It was my turn this most recent holiday to assume the awesome responsibility that is Mistress Christmas. I planned meals, wrote shopping lists and decided on a slate of activities for each day. I sent out formal invitations detailing the long weekend’s worth of fun. I made homemade chocolate truffles (a holiday ritual). Shortly thereafter, I realized that Mistress Christmas needed a trusted assistant—there was so much to do! So my husband was recruited as Mister Christmas. We purchased games for “game night,” designed and procured team t-shirts for a family football game (Whos vs. Elves) and made a home movie showcasing the year’s most memorable moments of all of us. Having taken lead on all things holiday, I was determined to make this The Best Year Ever.

And then Mistress Christmas got sick. Right along with Mister Christmas.

We managed to drive to Cleveland, with throats that felt like we swallowed glass, fevers that could melt butter and coughs that telegraphed our illness to anyone within a 400-yard radius. One visit to the Urgent Care center in town, two bottles of Nyquil, a package of Advil Cold & Sinus and too many tissues to count later, Christmas took on a distinctly different feel than I had imagined. There was no football game, with two of its starters sitting on the bench. And game night devolved into a coughing/snot fest that, frankly, no one wanted to be party to. Mistress and Mister Christmas felt oddly MIA from the entire holiday extravaganza they had so painstakingly planned.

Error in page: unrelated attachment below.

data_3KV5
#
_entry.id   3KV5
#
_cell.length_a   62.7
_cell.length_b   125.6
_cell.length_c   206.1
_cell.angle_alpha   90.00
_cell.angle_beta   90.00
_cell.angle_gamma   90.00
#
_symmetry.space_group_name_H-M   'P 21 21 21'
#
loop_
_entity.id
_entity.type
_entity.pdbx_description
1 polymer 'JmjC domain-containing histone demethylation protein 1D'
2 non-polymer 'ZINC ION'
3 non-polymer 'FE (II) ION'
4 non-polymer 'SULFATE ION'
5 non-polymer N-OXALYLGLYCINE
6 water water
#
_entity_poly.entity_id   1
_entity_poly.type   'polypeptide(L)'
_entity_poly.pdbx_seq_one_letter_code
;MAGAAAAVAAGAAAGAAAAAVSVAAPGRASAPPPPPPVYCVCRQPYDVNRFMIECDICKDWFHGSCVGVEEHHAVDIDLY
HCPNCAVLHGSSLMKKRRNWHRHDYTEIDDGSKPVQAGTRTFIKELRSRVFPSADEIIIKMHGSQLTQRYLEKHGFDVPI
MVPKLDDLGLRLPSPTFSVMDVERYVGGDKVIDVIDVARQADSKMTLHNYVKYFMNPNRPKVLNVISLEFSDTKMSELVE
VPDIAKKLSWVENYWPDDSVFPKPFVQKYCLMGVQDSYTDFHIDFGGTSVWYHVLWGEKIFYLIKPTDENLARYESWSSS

But there are some things that even Mistress Christmas cannot control, and that’s just a reality I have to accept. I have two years before I am again given the honor of assuming the most prestigious of holiday titles. And let me tell you, 2011 is going to be The Best Year Ever.

For now, I must take down the tree. You know, before it spontaneously combusts.

Friday, January 8, 2010

The Second Coming

Have you heard? At the end of the month Apple is going to announce a space-age, handheld device. Scratch that, it’s actually a GPS-enabled helmet that lets you fly wherever Steve Jobs wants you to fly. No, wait—it’s really a tablet. A revolutionary, game changer of a tablet computer that will be able to surf the Internet, make phone calls, drive the car, wash the dishes and open mail. Wirelessly. While levitating.

Tis the season for unbridled excitement, courtesy of the Cult of Apple. The faithful masses of Steve Jobs’s revolutionary company are notorious for whipping themselves into a frenzy before each and every announcement that Apple makes. Well every announcement except for ones where the CEO mysteriously leaves the company for a vague medical reason that turns out to be for an organ transplant. Those just don't rank.